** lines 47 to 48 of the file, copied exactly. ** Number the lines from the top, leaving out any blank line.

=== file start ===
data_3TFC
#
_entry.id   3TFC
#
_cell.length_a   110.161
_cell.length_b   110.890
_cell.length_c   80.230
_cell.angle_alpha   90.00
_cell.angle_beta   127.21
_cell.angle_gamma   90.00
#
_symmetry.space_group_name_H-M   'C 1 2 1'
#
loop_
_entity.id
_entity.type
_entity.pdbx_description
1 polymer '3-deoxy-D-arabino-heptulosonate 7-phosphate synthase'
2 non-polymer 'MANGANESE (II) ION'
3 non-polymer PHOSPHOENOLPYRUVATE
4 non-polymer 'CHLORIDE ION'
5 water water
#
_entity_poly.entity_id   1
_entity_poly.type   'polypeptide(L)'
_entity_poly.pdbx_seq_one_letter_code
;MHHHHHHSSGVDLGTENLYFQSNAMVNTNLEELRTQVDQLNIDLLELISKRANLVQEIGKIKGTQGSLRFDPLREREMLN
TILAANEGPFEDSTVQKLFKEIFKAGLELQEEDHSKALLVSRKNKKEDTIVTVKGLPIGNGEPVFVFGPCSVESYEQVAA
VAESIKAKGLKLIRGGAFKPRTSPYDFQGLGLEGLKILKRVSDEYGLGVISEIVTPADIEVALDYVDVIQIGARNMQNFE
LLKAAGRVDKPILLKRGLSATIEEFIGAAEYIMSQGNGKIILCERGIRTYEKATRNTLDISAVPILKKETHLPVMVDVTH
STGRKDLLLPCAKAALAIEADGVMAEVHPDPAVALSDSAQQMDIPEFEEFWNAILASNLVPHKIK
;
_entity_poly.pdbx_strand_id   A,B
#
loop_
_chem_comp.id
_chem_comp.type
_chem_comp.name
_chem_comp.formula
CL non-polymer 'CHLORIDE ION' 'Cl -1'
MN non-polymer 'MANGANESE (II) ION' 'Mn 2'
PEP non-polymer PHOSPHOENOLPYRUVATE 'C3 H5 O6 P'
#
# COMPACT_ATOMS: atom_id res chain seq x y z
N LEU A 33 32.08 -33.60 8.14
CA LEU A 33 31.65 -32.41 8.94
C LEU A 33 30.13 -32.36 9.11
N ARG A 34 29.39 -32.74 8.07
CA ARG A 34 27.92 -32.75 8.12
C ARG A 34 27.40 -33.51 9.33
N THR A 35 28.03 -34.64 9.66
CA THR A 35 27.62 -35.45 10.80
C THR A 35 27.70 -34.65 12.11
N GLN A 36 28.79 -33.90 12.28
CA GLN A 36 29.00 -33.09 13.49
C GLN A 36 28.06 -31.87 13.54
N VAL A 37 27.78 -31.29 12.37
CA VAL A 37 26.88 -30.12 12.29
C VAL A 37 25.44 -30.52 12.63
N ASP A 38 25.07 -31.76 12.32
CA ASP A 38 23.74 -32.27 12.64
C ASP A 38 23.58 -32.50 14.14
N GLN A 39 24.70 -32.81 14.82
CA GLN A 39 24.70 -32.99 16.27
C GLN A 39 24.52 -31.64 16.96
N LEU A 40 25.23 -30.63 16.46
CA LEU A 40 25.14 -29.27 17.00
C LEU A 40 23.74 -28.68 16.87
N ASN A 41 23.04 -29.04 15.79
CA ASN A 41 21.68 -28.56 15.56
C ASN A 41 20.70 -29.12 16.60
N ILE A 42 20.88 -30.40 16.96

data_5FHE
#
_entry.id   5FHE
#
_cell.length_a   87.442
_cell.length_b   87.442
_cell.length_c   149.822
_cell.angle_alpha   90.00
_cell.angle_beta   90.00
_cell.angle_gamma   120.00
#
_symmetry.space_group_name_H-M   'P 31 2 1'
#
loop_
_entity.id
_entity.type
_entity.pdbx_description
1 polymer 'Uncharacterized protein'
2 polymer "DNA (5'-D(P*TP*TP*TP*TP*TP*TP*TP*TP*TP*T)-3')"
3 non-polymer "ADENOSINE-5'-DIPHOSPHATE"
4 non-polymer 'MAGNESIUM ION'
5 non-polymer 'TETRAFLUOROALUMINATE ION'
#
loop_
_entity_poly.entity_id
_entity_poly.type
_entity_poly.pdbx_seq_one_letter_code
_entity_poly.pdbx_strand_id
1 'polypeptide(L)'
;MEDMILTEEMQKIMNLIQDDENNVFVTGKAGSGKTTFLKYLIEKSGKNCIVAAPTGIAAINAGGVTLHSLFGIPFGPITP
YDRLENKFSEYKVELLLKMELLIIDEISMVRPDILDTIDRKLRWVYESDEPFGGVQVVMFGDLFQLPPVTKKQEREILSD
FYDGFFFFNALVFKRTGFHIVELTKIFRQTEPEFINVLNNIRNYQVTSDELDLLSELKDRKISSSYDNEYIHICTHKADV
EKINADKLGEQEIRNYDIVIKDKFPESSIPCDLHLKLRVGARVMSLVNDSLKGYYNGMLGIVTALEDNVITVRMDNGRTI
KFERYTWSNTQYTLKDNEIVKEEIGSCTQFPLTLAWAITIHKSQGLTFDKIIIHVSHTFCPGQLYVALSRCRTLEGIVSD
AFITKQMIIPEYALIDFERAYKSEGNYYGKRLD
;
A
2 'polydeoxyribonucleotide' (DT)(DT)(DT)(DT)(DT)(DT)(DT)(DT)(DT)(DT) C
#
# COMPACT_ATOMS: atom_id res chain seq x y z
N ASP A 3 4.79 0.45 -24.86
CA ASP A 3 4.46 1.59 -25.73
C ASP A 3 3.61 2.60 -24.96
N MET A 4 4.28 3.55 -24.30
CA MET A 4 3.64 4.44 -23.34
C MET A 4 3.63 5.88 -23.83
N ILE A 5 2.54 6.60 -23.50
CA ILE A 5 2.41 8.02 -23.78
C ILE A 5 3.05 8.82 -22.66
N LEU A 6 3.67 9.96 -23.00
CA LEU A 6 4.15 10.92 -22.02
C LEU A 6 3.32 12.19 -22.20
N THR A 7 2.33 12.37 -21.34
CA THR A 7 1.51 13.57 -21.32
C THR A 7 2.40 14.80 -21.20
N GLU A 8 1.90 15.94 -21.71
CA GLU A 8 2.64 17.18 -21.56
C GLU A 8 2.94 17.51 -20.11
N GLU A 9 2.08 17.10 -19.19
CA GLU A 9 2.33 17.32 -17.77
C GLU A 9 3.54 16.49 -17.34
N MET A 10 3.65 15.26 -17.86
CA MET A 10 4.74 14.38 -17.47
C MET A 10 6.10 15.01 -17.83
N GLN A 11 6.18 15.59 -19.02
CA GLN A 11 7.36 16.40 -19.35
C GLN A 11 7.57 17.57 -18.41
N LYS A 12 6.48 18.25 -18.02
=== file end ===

C LEU A 33 30.13 -32.36 9.11
N ARG A 34 29.39 -32.74 8.07